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For Brynne and Bailye Stansberry, business is in their blood. Now they’re betting their futures on an idea they’ve held since high school.
When Moberly residents Brynne and Bailye Stansberry were seniors in high school, their parents gave them a choice: a trip to Europe or a patent. After joining DECA, Distributive Education Clubs of America, as juniors, the pair created their own product to win one of the marketing club’s competitions.
“We started thinking about what we love and how to make it better,” Bailye says. “We hit on boots, but they aren’t warm, and they don’t show fun socks.”
So they took a chance and built a small prototype of their idea with sheet plastic and a demolished children’s boot. The two sewed liners with their grandmother, and soon they had something novel to share with the judges: clear boots with interchangeable liners.
The two took the boots to the competition and asked the judges for confidentiality. The judges agreed, the women presented, and they won, which qualified them for internationals. But prom fell on the same day. “We already had the dress, the limo…” Brynne says. “We thought, ‘We can’t not go [to prom].’”
After competing in DECA again the next year in a different category, Brynne and Bailye qualified for internationals. It again fell on prom. “Thinking back on it, it was probably a good thing — divine intervention — because if we went, our idea could have been taken,” Brynne says.
In the final months of senior year, the women were once again forced to choose between an American teen right of passage or their blossoming business. Europe or patent. They chose the patent, and started working towards building their company, Twoality.
Business in the blood
On the short side, patents take at least 18 months to be approved by the government, so in the meantime, Brynne and Bailye started at Columbia College, their brother’s alma mater, as ceramics majors.
The two have entrepreneurship in their blood, so an eventual switch to major in business wasn’t surprising. Their father, Doug Stansberry, co-owns Premier Paper and Packaging with his brother, Ed Stansberry, and their grandmother Mary Sue Stansberry owned a clothing store in Moberly, the Berry Box.
The twins have already found a place for themselves to stay in Columbia long-term with their budding business. “Premier [Paper and Packaging] warehouse will be divided for distribution purposes, so it’s part premier, part Twoality,” Bailye says.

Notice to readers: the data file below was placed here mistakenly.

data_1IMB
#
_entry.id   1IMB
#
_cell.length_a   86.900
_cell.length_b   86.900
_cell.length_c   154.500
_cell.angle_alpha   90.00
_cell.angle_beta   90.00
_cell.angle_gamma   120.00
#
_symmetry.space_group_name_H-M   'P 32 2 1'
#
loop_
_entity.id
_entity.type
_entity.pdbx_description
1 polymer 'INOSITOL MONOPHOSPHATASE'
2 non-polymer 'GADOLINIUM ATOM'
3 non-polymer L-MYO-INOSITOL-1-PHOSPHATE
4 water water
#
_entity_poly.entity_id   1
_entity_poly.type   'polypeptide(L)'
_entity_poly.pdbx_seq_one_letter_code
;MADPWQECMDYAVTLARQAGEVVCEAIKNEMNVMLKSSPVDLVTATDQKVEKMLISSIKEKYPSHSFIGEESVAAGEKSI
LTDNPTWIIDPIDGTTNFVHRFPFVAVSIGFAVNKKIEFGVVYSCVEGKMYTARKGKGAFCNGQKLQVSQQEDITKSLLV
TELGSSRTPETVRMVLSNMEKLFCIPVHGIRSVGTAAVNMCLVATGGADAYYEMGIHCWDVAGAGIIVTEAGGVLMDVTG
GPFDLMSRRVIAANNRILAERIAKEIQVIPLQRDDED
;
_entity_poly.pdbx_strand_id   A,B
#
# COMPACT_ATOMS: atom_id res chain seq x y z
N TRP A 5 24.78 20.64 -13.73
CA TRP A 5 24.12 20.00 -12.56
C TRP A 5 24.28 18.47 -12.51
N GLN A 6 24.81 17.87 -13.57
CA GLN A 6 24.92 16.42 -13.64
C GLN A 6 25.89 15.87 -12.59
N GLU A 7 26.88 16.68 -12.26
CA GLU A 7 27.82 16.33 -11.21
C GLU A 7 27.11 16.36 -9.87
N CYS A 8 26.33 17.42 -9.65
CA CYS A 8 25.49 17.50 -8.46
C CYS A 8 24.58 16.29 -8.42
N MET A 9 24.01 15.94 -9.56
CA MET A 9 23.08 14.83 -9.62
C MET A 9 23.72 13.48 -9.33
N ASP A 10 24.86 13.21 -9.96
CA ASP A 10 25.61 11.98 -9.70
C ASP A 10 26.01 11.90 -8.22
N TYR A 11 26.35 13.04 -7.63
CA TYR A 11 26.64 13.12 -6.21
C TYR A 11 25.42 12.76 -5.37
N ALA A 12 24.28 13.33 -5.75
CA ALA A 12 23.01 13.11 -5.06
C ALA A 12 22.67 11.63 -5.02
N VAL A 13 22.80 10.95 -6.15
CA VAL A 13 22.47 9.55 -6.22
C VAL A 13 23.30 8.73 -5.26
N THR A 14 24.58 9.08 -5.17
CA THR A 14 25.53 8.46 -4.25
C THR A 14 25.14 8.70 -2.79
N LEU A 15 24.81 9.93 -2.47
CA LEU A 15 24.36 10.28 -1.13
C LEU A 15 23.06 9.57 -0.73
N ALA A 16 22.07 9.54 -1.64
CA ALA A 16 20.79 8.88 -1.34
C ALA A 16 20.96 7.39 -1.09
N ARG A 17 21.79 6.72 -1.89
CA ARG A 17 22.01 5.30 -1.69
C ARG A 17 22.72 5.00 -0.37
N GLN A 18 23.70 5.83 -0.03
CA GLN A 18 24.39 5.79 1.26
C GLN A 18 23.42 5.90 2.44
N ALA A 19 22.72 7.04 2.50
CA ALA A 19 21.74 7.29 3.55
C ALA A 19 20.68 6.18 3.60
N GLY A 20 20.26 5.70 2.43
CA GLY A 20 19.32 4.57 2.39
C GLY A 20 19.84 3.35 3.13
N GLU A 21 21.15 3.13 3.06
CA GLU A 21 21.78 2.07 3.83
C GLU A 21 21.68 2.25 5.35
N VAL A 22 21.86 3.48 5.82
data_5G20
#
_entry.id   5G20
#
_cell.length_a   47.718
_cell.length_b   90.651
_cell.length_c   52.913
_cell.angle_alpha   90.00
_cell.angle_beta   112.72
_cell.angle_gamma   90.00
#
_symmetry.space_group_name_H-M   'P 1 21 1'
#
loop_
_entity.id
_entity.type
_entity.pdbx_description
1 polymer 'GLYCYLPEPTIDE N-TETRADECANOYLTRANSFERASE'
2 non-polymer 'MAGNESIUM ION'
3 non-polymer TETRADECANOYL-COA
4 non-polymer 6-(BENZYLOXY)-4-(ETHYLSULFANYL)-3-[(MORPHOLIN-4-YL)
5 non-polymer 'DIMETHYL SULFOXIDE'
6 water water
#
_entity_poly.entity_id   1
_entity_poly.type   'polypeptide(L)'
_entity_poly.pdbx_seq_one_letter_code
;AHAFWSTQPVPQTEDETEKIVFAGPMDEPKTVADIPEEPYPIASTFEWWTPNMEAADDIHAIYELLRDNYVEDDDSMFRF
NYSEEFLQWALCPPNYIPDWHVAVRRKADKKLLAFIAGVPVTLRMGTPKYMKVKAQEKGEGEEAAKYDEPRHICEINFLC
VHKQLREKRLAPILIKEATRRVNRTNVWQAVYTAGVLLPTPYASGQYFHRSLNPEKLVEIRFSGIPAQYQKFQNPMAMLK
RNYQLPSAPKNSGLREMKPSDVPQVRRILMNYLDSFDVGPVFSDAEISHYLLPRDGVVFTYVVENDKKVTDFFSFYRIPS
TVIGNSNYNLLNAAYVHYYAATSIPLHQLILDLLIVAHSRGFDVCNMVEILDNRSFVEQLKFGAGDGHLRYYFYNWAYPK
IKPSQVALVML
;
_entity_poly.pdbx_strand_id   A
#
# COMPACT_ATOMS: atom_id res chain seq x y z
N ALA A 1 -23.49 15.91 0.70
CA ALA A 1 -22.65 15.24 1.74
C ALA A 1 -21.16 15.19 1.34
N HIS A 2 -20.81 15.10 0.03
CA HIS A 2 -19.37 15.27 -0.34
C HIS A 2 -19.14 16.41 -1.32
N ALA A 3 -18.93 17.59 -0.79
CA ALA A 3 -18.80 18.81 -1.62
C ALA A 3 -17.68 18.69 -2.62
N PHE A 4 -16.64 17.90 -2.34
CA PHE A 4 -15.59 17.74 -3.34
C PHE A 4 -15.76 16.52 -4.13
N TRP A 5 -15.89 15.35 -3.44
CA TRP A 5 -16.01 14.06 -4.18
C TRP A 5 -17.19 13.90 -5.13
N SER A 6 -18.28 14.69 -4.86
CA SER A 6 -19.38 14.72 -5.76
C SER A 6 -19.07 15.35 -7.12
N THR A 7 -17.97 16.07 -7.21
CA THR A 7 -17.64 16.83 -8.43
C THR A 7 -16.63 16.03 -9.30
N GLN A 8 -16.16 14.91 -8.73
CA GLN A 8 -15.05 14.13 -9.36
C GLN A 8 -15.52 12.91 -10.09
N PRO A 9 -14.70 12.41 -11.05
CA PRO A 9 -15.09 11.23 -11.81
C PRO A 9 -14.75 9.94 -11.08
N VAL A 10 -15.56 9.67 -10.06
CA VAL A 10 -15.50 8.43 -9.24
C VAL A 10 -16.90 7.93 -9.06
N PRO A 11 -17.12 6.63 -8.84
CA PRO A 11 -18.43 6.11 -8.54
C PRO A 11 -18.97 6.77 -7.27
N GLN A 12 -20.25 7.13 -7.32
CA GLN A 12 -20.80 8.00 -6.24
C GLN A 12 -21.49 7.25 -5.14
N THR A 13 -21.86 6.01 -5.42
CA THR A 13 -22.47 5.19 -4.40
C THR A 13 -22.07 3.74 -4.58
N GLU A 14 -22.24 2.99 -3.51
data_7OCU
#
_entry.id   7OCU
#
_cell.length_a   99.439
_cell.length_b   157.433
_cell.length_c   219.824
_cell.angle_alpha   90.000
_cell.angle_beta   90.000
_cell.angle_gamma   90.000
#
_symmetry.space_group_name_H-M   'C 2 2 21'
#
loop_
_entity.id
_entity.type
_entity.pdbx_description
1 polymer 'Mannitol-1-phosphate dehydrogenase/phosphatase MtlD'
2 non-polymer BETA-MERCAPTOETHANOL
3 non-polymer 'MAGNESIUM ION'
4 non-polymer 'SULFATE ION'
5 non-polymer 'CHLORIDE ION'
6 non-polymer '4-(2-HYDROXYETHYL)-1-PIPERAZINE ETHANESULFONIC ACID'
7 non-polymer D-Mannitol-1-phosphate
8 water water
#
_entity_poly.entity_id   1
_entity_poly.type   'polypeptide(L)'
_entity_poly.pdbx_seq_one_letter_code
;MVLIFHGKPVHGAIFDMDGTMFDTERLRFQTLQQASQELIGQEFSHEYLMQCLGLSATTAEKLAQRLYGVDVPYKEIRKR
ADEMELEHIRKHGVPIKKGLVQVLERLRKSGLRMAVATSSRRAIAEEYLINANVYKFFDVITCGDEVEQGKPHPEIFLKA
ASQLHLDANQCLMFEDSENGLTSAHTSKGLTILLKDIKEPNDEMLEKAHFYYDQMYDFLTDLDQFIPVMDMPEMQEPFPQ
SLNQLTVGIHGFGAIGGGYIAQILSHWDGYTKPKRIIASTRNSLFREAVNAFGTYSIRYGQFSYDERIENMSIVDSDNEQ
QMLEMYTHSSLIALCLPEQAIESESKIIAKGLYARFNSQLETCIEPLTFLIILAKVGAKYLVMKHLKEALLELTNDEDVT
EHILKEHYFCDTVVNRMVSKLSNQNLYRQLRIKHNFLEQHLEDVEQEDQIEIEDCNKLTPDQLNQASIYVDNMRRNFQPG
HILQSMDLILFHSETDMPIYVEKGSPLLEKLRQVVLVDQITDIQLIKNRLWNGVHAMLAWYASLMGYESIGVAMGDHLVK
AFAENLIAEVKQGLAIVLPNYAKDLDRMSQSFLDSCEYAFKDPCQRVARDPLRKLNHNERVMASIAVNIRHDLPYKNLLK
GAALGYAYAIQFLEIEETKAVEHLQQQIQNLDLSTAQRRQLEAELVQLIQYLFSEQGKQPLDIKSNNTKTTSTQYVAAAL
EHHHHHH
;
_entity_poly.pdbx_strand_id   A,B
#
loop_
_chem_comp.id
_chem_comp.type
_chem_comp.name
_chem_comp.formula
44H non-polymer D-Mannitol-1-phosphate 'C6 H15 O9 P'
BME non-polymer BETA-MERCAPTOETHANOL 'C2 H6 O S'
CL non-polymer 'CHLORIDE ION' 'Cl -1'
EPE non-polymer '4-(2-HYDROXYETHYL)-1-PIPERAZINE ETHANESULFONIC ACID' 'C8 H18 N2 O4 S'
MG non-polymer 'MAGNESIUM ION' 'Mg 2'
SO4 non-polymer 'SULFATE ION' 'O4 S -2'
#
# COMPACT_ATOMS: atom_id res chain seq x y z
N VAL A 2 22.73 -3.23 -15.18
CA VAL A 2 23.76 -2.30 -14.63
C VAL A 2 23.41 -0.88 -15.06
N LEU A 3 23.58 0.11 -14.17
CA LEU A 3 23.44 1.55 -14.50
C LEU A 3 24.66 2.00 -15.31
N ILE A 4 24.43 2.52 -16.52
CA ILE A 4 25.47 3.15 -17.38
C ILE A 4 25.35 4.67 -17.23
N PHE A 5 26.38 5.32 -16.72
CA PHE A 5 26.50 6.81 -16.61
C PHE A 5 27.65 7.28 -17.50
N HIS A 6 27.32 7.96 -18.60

While at Columbia College, the pair was asked to present to alumnus Steve Fishman, the CEO of Big Lots, who was taken aback by the women. That was Sept. 19, 2010. As a result, Columbia College gave each of the women $5,000 from the Steve and Barbara Fishman Entrepreneurial Fund to work on their idea. Brynne and Bailye took full advantage of their connection to Fishman, who would continue to be involved; he provided advice and even asked the twins’ advice on women’s shoe lines via text. In September 2012, Fishman donated $500,000 to the college to open the Fishman Center for Entrepreneurship.
Terry Smith, dean of academic affairs at Columbia College, says Brynne and Bailye were critical to Fishman’s gift. “He got a sense of what’s possible and thought, ‘It’s my alma mater, and I want to give back so more students will have opportunities like Brynne and Bailye,’” Smith says. And when the center is completed later this year, more students will.
“One thing we found is there are lots of people out here like Brynne and Bailye…that’s part of what we’re doing: creating a culture that seasons and fosters entrepreneurship,” says Sean Siebert, the pair’s longstanding mentor. For example, one of the other students the twins interact with is launching a smartphone application, and just by talking about their successes and shortcomings, the app developer was able to connect the pair with his roommate, who specializes in CAD, computer-aided design, and could help the women achieve their next goal.
“You’re looking at different people at different points in their lives, but really entrepreneurs are cut from the same cloth, regardless of age,” Siebert says. Ever since Columbia College professor Sally Wells told the pair that Siebert was “the small-business man on campus” and Bailye emailed him out of the blue, Siebert has been their mentor.
He, too, understands the spirit of entrepreneurship. In January of 2012, he decreased his role on Columbia College’s campus to open his own consulting company. Although he still plays an active role on the campus, he also is involved around town with Regional Economic Development Inc. But what really stoked his passion was growing up in his father’s bowling alley in Rolla, Mo.
“I joke about how I’m 36 years old, and I’ve already been paying into Social Security for 28 years,” he says, “because when I was 8, my dad gave me a job and put me on payroll.”
But regardless of age, the new Fishman Center for Entrepreneurship will make starting a business more approachable for everyone. “Fundamentally, we’re teaching people the core concepts to establish and run a successful business, whether you’re 22 or 42 or 62,” Siebert says.
Since Fishman’s gift to Columbia College, Siebert has been helping establish what the Center for Entrepreneurship will do and how it will do it. “The goal is to make this the type of curriculum we can market to college students everywhere as the most relevant entrepreneurship program,” Siebert says.
The eventual goal, Smith says, is to have a nationally known entrepreneurship program.
“MU has a lot of resources, and REDI is a great resource,” Siebert adds. “We’re not competing with anyone; we just want to complement what’s out there because we have a lot of talented students, too. We’re trying to collaborate as much as we can to make it about Columbia and not just Columbia College.”